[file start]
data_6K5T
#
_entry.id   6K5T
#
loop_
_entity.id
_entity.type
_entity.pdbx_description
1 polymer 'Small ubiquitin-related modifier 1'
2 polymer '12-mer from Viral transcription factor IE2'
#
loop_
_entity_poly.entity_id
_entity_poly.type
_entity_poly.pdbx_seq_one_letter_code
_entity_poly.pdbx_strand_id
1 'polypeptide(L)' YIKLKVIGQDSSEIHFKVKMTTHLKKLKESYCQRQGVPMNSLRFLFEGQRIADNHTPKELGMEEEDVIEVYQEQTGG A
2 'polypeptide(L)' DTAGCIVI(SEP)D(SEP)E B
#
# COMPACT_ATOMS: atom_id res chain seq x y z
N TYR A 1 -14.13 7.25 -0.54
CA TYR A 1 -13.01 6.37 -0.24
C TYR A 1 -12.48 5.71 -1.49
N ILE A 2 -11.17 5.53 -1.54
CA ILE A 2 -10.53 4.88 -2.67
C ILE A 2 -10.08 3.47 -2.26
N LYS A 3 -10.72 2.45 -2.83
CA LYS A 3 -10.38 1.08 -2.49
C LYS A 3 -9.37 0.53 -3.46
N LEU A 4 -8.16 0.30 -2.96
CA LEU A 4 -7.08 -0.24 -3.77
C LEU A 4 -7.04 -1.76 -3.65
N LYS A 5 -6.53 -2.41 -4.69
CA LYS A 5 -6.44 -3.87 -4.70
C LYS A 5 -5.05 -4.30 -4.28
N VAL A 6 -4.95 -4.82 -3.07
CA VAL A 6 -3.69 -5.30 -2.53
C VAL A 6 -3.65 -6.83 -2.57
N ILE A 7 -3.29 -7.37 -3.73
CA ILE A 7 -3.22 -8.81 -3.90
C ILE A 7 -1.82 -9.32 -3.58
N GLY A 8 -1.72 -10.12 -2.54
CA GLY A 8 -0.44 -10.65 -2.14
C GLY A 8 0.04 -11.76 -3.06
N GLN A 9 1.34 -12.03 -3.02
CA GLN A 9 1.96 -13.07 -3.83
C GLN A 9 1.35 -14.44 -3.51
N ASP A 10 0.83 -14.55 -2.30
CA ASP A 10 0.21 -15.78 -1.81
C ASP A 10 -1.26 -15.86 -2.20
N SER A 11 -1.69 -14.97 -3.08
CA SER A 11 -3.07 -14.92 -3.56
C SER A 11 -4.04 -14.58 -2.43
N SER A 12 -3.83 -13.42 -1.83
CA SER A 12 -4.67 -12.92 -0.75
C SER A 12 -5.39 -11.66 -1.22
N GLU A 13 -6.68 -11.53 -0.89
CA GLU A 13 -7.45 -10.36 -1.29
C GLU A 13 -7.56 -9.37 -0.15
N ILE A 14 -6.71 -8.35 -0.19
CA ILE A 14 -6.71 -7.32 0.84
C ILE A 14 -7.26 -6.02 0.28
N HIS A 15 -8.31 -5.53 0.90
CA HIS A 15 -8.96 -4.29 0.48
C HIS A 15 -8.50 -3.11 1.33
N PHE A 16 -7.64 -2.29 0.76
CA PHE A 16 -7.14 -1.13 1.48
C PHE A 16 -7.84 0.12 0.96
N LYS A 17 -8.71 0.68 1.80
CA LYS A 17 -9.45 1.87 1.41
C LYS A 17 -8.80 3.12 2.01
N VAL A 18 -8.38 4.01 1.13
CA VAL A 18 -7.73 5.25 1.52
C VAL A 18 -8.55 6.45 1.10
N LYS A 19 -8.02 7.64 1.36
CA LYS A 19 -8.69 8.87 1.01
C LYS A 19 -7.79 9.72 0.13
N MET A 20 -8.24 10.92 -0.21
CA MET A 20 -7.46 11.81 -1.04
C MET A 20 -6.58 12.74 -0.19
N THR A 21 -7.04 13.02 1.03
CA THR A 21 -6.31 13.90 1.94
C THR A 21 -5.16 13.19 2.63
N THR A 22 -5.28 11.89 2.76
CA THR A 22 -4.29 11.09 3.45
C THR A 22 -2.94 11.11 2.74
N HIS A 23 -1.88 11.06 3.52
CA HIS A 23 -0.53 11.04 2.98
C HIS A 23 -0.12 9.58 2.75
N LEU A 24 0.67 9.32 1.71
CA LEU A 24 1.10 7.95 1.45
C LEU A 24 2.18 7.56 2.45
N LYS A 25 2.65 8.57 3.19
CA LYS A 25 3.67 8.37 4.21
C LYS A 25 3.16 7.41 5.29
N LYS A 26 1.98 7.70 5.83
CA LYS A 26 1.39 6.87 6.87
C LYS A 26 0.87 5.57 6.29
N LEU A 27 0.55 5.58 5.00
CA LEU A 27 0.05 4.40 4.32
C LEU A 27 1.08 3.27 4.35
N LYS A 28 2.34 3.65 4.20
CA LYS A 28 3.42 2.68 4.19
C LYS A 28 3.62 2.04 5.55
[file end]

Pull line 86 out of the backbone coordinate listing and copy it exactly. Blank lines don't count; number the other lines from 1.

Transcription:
C THR A 22 -2.94 11.11 2.74